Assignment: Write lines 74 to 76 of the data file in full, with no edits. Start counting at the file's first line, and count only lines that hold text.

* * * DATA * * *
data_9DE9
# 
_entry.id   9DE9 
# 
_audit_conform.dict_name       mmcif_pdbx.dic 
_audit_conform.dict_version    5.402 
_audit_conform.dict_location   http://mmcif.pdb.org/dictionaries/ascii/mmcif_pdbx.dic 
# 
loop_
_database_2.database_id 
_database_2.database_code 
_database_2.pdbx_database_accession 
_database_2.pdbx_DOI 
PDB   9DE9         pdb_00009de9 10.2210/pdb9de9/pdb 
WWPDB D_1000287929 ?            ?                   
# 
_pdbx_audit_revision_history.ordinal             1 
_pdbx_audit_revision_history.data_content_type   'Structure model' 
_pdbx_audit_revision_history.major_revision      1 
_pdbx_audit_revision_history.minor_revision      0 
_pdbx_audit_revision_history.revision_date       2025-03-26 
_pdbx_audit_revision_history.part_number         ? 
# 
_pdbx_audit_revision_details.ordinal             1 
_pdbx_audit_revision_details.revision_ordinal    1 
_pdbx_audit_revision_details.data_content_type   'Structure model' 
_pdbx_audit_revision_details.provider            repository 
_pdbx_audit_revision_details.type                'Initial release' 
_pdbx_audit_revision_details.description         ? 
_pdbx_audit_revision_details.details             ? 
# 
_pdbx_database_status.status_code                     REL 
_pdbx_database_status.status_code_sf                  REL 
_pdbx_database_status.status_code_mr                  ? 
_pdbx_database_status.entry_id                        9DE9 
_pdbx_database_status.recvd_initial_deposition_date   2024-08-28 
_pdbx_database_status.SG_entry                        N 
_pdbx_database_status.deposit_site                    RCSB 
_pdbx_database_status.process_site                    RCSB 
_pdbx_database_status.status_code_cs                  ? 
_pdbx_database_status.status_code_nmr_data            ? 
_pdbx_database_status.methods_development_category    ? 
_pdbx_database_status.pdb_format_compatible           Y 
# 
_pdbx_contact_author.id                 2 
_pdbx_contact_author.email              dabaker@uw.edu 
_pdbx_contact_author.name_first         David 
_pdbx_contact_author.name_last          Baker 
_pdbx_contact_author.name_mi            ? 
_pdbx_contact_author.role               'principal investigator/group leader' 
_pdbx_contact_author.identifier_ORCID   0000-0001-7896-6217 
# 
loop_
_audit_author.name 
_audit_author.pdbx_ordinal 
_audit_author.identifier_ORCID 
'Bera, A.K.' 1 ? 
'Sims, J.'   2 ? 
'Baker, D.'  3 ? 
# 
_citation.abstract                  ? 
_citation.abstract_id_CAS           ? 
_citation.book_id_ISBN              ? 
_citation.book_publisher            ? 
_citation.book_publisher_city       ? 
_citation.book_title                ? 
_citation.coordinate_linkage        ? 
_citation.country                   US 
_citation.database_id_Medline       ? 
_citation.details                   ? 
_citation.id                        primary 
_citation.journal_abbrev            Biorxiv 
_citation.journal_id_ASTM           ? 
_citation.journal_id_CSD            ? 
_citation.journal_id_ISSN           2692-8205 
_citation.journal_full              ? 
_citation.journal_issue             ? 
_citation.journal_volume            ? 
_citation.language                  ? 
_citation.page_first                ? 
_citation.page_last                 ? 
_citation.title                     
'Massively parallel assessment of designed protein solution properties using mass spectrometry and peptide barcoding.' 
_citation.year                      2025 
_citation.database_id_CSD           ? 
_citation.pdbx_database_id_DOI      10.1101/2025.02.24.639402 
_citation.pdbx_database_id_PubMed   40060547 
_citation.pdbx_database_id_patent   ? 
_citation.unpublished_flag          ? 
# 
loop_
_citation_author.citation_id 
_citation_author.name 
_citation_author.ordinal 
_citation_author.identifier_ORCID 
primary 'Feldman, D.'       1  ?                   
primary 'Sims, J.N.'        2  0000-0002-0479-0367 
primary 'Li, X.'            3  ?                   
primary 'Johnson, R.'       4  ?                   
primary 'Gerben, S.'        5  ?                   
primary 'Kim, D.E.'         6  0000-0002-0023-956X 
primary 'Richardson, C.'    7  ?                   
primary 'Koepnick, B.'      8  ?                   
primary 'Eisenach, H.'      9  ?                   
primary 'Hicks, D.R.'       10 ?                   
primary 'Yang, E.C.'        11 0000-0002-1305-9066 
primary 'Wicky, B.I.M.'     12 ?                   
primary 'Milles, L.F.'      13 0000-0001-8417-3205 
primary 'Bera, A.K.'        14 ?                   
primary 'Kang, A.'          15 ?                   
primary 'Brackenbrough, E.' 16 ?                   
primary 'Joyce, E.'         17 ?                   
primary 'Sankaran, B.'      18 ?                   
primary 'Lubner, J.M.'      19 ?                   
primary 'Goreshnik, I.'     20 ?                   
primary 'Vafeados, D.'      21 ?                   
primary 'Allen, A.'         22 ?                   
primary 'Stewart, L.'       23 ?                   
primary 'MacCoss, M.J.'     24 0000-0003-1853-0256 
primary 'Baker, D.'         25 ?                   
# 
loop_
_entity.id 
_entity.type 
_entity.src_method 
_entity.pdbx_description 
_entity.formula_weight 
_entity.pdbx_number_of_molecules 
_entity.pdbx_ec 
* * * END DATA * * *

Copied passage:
_citation.journal_id_CSD            ? 
_citation.journal_id_ISSN           2692-8205 
_citation.journal_full              ? 